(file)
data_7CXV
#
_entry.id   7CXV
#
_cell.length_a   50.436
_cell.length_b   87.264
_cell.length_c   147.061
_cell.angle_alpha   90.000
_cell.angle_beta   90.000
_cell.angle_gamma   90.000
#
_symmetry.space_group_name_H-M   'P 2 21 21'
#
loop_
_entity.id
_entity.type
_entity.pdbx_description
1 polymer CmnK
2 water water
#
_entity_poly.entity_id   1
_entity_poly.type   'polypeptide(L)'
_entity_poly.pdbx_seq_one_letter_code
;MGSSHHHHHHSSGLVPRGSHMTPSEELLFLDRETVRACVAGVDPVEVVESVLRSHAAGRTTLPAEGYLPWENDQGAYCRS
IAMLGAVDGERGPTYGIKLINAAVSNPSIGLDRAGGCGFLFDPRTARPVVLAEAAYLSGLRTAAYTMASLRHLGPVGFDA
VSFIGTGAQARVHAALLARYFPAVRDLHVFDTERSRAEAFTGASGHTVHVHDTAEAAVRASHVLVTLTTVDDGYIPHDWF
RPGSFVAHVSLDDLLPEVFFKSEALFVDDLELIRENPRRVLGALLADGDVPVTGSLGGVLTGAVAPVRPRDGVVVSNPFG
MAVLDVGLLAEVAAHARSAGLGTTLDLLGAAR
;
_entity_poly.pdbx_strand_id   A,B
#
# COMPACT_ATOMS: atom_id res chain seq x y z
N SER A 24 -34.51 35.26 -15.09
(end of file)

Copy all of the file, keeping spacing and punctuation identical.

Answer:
data_7CXV
#
_entry.id   7CXV
#
_cell.length_a   50.436
_cell.length_b   87.264
_cell.length_c   147.061
_cell.angle_alpha   90.000
_cell.angle_beta   90.000
_cell.angle_gamma   90.000
#
_symmetry.space_group_name_H-M   'P 2 21 21'
#
loop_
_entity.id
_entity.type
_entity.pdbx_description
1 polymer CmnK
2 water water
#
_entity_poly.entity_id   1
_entity_poly.type   'polypeptide(L)'
_entity_poly.pdbx_seq_one_letter_code
;MGSSHHHHHHSSGLVPRGSHMTPSEELLFLDRETVRACVAGVDPVEVVESVLRSHAAGRTTLPAEGYLPWENDQGAYCRS
IAMLGAVDGERGPTYGIKLINAAVSNPSIGLDRAGGCGFLFDPRTARPVVLAEAAYLSGLRTAAYTMASLRHLGPVGFDA
VSFIGTGAQARVHAALLARYFPAVRDLHVFDTERSRAEAFTGASGHTVHVHDTAEAAVRASHVLVTLTTVDDGYIPHDWF
RPGSFVAHVSLDDLLPEVFFKSEALFVDDLELIRENPRRVLGALLADGDVPVTGSLGGVLTGAVAPVRPRDGVVVSNPFG
MAVLDVGLLAEVAAHARSAGLGTTLDLLGAAR
;
_entity_poly.pdbx_strand_id   A,B
#
# COMPACT_ATOMS: atom_id res chain seq x y z
N SER A 24 -34.51 35.26 -15.09